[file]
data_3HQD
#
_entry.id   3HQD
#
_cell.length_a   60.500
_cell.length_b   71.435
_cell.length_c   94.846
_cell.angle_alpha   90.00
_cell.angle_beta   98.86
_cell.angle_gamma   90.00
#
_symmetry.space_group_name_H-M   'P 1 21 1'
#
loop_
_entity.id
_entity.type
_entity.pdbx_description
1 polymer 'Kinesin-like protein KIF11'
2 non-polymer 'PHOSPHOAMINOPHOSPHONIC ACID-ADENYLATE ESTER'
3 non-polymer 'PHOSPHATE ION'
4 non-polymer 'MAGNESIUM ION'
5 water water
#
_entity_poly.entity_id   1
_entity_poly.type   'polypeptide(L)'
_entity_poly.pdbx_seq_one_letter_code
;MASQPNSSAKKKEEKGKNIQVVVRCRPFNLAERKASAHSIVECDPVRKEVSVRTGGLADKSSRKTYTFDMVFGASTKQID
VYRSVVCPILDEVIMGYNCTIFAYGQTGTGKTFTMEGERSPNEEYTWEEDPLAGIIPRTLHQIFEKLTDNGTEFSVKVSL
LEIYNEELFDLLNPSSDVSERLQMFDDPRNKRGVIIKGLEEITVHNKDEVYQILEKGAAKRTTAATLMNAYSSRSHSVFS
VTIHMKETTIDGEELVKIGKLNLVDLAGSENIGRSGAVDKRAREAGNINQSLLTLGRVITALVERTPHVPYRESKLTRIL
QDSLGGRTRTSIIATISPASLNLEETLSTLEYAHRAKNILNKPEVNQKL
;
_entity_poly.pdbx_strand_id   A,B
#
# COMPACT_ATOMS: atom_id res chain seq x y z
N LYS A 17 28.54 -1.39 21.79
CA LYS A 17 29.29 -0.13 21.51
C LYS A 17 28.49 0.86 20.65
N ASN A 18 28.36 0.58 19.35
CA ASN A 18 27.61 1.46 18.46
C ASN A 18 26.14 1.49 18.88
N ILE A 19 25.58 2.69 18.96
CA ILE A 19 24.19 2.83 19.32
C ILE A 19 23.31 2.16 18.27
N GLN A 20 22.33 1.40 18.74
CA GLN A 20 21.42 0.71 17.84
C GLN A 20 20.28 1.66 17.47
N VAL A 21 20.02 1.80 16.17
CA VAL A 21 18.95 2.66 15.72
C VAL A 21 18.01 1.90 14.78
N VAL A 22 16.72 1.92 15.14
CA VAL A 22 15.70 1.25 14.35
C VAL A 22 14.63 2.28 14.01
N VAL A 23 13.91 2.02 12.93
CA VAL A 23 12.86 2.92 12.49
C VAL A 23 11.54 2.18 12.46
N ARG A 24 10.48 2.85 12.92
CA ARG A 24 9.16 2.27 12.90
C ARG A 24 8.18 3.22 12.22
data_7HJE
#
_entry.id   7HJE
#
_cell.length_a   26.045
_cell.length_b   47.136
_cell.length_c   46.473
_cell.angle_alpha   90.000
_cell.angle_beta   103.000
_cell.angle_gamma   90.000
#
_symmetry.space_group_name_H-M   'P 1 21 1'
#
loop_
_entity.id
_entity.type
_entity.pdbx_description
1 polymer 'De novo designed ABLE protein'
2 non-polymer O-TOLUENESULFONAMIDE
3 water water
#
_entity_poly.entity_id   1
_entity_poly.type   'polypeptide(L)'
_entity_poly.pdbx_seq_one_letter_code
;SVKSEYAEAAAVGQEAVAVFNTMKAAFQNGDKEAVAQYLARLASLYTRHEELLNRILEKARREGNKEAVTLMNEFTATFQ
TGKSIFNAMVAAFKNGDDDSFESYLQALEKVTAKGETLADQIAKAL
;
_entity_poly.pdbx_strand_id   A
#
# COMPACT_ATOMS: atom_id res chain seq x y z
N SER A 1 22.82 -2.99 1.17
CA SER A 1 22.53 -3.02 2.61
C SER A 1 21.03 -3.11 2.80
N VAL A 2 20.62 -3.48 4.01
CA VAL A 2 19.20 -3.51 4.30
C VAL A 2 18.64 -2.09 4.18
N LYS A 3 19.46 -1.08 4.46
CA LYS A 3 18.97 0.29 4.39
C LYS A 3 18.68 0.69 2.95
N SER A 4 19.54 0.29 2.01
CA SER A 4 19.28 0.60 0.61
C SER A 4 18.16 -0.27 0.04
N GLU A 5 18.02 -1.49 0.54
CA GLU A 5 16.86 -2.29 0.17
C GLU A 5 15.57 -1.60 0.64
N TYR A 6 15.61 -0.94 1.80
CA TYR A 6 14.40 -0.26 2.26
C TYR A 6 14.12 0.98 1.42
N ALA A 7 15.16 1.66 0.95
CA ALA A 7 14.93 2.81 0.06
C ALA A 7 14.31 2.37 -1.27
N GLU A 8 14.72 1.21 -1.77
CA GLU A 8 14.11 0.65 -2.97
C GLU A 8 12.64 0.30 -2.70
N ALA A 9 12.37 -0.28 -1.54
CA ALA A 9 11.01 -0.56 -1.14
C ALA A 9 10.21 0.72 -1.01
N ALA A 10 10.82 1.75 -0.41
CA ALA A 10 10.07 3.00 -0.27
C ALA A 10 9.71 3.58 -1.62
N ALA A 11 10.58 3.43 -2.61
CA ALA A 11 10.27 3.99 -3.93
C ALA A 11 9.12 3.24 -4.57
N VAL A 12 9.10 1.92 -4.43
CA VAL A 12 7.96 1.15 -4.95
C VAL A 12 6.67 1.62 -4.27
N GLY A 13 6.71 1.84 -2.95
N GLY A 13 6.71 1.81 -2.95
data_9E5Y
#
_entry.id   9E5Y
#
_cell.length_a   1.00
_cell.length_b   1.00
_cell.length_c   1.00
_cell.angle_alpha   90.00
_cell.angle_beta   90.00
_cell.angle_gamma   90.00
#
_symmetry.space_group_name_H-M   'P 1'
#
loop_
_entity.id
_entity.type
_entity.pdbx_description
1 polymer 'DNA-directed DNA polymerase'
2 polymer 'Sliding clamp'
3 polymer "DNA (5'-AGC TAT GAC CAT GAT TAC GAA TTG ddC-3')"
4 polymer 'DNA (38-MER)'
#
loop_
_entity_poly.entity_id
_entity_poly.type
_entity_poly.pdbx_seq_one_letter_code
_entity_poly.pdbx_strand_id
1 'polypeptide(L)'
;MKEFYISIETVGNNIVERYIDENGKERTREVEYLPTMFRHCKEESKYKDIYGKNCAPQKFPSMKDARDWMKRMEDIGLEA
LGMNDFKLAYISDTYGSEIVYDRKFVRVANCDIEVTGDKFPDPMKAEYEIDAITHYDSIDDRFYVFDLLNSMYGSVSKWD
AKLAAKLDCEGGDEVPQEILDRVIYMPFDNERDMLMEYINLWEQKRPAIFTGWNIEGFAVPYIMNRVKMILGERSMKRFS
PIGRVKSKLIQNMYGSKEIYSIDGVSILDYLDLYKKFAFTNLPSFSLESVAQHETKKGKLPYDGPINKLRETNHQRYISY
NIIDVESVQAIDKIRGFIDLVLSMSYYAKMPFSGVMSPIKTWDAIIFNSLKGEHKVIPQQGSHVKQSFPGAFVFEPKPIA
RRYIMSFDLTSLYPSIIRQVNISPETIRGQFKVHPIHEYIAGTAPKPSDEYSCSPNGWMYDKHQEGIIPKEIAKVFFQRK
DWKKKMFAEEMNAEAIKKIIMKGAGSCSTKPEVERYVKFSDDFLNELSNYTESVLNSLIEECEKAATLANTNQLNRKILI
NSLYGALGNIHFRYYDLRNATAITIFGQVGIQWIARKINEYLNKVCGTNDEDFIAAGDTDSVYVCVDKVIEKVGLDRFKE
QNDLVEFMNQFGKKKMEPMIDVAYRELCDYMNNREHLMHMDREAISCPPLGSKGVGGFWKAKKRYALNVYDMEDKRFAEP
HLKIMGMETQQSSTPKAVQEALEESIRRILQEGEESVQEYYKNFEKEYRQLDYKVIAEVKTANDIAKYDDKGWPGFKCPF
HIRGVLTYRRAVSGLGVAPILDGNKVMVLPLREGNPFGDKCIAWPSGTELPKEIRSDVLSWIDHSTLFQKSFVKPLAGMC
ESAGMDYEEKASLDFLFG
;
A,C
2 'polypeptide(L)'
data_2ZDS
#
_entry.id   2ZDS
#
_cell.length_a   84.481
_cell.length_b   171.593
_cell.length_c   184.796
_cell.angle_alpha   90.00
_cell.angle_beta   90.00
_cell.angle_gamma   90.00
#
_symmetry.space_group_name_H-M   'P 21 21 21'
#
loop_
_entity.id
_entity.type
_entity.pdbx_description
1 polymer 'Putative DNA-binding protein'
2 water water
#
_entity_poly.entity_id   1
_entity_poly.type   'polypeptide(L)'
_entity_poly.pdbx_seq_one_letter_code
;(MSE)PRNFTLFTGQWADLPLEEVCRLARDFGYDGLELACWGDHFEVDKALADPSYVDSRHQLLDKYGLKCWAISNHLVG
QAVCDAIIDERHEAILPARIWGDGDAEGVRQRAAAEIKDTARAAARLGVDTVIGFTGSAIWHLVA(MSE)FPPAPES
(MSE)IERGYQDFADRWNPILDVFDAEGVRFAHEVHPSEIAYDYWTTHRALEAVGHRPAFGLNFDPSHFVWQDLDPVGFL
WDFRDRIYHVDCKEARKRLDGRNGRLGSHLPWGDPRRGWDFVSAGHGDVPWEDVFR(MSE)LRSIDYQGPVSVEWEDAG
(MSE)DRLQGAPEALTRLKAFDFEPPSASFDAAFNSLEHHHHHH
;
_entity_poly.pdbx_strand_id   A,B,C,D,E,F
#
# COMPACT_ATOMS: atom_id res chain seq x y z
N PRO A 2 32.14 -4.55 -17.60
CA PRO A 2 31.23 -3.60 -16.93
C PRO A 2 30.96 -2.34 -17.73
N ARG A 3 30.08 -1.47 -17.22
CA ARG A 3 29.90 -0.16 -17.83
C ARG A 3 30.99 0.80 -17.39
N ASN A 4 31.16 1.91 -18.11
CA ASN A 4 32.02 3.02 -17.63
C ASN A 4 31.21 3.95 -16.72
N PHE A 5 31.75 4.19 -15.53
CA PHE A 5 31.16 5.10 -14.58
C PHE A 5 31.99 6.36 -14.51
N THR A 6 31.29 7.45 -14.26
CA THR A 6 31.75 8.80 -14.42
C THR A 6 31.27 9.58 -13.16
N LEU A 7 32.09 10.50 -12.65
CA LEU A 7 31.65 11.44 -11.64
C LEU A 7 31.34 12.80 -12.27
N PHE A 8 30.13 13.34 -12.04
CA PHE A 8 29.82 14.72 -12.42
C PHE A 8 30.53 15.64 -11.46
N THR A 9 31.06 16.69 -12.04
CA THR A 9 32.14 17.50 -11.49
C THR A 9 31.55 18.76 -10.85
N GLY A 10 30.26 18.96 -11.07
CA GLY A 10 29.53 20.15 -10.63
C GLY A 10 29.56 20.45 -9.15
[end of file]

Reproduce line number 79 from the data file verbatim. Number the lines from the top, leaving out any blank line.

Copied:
3 water water